Afghanistan civilian casualties spike; officials say 200 killed in 2-week period

Washington Post Foreign Service
Saturday, February 26, 2011; 6:28 PM

KABUL - More than 200 Afghans were killed in attacks and military operations during the past two weeks, Afghan officials said Saturday, calling it the deadliest period for civilians since the war began.

Two attacks on Saturday added to that toll and fueled fears that violence will climb as winter, typically a slow fighting season in Afghanistan, gives way to spring.

The latest violence comes as U.S. commanders are under heavy pressure to show signs of progress in the nine-year-old war. Insurgent groups, meanwhile, have shown resilience this winter and appear determined to keep the fight raging until foreign troops withdraw.

Afghan civilians are increasingly bearing the brunt of the conflict, once more turning the issue of civilian casualties into a propaganda tool for both sides.

Nine Afghans were killed Saturday morning in Khost province, in the east, when the vehicle they were riding in set off a land mine - a type of weapon typically used to target military personnel.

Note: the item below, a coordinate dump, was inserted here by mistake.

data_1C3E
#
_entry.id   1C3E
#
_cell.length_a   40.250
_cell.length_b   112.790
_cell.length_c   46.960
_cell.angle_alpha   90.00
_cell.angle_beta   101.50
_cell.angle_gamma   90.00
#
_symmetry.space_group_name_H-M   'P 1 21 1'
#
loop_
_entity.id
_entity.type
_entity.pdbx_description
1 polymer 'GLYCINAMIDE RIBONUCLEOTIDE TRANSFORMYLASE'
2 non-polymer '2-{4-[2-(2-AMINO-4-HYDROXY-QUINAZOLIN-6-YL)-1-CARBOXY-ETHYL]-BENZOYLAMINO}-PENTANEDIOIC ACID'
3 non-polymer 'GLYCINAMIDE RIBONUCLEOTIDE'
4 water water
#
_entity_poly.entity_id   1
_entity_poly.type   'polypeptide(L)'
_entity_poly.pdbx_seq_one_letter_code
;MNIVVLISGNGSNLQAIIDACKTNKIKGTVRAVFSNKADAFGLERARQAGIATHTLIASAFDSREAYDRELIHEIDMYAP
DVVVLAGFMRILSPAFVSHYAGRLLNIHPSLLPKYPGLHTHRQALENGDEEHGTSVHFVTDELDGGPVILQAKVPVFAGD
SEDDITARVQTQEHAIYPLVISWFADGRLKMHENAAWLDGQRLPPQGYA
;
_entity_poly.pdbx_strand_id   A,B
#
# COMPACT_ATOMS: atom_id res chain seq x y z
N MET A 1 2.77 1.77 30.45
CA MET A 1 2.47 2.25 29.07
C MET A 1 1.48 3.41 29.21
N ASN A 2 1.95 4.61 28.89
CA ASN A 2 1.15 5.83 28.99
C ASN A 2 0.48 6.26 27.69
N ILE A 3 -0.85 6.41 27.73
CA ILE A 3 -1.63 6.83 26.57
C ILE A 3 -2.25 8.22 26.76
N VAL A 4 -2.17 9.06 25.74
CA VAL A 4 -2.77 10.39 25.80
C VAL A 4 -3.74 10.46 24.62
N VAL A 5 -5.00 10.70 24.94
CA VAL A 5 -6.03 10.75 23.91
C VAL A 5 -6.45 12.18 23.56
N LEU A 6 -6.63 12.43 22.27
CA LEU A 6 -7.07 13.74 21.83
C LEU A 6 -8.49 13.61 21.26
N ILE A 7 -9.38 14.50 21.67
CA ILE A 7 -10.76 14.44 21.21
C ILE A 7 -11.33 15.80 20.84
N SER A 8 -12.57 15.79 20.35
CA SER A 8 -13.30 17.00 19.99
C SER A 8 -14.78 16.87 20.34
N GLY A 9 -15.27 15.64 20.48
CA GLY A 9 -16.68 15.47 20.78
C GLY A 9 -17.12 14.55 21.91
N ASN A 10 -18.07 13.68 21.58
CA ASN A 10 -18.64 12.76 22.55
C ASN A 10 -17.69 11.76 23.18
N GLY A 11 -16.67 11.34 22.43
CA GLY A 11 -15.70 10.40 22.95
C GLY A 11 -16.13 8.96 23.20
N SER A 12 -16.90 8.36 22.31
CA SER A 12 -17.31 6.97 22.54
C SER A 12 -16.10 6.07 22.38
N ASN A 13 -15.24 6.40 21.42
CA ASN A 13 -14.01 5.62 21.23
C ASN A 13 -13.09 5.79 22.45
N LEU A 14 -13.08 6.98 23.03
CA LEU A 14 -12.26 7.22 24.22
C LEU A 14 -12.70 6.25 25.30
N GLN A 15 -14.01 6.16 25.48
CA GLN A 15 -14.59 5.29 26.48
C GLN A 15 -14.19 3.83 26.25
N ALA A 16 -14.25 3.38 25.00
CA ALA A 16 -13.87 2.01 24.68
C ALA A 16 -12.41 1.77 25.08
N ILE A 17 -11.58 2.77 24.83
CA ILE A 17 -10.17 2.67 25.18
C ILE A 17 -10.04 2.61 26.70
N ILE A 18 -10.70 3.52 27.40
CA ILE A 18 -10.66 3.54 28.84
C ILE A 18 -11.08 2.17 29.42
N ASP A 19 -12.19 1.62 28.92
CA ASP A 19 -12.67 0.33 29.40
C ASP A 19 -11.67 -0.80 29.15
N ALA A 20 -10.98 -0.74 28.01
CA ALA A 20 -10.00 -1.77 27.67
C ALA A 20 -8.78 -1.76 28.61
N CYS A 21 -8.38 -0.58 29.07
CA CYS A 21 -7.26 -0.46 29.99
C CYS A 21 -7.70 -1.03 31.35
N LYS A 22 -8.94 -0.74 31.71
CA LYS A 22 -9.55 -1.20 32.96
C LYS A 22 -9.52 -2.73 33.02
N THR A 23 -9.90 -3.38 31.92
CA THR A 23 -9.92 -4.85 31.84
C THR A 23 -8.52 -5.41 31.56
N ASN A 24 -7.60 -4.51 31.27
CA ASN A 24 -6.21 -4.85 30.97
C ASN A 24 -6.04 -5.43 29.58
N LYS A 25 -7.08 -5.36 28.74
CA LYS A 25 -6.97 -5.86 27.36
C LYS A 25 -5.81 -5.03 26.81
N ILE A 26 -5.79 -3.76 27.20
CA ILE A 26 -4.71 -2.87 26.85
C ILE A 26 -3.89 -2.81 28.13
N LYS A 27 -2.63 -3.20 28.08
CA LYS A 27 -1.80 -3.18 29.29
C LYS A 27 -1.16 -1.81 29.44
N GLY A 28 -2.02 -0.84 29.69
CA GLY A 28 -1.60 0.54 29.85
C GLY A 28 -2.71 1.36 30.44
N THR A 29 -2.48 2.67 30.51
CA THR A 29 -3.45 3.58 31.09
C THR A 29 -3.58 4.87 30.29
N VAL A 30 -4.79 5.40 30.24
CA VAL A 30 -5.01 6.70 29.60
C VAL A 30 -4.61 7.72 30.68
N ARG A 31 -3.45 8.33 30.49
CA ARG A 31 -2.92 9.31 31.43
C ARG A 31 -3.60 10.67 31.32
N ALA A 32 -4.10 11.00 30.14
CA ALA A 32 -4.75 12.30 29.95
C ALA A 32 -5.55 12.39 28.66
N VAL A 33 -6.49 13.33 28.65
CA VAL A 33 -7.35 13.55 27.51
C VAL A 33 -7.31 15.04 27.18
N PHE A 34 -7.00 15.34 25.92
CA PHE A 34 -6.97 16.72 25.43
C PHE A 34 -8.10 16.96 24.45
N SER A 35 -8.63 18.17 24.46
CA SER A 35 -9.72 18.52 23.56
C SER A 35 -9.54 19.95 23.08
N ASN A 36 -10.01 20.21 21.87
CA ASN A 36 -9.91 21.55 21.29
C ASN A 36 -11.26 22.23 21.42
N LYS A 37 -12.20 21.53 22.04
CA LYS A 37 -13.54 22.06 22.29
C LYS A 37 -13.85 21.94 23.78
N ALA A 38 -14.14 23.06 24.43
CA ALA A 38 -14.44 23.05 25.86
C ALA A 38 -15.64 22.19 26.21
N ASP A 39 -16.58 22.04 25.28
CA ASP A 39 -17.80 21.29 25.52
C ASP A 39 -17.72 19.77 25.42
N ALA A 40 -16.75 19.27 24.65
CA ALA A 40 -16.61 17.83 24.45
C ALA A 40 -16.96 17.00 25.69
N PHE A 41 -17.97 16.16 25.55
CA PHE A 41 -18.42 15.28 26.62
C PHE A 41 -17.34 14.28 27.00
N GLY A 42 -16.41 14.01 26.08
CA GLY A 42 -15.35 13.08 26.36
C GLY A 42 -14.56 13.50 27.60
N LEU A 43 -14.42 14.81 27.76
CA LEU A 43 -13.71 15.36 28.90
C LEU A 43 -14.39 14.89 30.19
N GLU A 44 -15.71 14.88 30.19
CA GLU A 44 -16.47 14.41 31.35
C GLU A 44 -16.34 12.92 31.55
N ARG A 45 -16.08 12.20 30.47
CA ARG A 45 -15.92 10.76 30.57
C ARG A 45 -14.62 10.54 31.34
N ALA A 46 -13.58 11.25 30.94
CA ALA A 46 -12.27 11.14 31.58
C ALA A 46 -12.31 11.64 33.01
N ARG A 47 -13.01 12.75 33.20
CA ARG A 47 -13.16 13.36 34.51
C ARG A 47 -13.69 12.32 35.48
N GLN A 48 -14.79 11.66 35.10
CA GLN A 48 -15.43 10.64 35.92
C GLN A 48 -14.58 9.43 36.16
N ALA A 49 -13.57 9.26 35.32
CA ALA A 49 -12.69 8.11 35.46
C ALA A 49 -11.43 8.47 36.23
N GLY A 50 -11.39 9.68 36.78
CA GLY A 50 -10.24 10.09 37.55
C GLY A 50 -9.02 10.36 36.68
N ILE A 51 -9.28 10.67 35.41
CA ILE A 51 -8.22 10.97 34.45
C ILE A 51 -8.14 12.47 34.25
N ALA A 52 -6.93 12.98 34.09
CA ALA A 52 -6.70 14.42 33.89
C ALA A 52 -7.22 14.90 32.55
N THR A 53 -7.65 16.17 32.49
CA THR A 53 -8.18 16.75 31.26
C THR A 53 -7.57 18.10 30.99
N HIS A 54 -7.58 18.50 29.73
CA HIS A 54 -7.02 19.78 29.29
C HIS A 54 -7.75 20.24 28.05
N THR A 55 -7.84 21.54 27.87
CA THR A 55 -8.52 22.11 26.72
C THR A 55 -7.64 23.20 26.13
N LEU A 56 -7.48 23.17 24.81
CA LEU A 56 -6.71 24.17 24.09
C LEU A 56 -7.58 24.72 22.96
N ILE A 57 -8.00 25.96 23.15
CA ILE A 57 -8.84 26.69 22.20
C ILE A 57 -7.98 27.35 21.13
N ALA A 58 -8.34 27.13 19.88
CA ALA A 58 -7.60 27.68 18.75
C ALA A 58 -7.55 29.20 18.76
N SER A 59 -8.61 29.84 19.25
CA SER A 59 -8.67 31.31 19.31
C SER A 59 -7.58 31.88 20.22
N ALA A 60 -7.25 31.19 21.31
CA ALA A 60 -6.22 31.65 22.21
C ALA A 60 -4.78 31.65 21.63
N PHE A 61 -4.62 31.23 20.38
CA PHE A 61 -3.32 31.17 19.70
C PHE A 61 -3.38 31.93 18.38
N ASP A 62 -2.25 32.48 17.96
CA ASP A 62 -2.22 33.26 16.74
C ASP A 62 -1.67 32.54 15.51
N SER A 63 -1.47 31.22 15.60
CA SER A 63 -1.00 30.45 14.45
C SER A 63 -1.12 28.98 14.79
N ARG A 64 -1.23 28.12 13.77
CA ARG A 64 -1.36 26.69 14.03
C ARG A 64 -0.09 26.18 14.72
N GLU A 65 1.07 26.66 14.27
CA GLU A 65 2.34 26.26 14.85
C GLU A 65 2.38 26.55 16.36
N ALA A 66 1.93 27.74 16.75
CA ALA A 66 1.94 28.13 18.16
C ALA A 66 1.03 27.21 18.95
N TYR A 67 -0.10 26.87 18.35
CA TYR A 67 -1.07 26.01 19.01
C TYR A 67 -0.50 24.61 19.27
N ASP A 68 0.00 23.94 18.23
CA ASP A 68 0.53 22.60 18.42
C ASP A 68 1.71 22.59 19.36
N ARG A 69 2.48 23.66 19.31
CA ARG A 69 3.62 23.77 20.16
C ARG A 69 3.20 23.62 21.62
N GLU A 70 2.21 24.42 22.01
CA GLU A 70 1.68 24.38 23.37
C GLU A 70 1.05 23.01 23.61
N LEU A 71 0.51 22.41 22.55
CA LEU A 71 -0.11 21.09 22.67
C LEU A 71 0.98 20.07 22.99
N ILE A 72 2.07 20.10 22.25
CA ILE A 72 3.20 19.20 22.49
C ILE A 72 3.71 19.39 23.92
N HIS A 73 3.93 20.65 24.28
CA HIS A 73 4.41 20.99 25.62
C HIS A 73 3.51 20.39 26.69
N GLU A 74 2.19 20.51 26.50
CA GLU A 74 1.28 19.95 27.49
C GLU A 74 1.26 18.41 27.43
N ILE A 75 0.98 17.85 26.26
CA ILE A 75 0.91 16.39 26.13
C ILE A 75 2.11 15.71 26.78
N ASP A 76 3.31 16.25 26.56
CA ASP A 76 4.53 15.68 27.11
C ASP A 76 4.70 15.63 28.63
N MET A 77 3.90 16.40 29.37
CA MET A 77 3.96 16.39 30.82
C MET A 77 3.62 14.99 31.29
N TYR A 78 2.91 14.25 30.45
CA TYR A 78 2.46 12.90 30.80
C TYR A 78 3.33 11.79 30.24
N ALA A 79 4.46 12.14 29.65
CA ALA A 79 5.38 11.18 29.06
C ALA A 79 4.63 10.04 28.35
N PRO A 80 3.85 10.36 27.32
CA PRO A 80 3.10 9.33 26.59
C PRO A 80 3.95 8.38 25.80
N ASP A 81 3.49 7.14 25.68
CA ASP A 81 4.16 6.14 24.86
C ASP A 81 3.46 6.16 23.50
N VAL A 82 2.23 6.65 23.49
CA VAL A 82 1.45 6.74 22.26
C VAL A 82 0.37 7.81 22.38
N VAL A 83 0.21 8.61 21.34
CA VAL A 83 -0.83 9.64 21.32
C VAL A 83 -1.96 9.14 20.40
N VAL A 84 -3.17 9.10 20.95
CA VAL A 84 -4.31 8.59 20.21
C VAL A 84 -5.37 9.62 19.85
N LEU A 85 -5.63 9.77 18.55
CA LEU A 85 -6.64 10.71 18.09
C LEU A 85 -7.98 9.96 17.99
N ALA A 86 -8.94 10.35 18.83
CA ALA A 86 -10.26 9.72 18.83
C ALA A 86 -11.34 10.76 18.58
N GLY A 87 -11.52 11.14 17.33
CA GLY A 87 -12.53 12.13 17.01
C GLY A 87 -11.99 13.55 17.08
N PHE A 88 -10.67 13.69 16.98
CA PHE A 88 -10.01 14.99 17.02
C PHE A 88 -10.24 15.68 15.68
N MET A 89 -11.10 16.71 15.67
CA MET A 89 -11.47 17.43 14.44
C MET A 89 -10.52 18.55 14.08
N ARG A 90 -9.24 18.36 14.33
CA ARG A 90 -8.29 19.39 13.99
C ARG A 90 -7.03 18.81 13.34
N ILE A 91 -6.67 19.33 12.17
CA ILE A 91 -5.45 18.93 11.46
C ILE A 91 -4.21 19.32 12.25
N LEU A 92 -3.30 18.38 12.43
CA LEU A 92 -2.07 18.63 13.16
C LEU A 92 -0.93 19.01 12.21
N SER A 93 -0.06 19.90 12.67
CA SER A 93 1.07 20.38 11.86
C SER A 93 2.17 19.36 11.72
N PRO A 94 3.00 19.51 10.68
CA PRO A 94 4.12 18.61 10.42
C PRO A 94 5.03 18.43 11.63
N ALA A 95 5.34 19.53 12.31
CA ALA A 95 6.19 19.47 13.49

Hours later, a suicide bomber detonated explosives in Faryab province, in the north, killing three people, including a child, who were watching a traditional Central Asian game called buzkashi.

More than 30 people were wounded in the attack during the game, which involves players on horseback jostling for the headless carcass of a dead goat.

Faryab Gov. Abdul Haq Shafaq blamed the Taliban.

"Who else can blow themselves up?" he said. "They are targeting the innocent people."

Saturday's suicide bombing was the seventh in Afghanistan in the past month. Insurgents have often claimed to target security forces, but the recent bombings suggest leaders of the Taliban and other groups have become less concerned about the fallout civilian casualties generate.

Lutfullah Mashal, a spokesman for Afghanistan's National Directorate of Security, the country's main intelligence agency, told reporters Saturday morning that about 90 percent of the recent civilian casualties have been the result of insurgent attacks.

He said the increase in suicide bombings suggests the Taliban is no longer as willing to engage in conventional fighting with a larger and better-armed contingent of NATO and Afghan forces.

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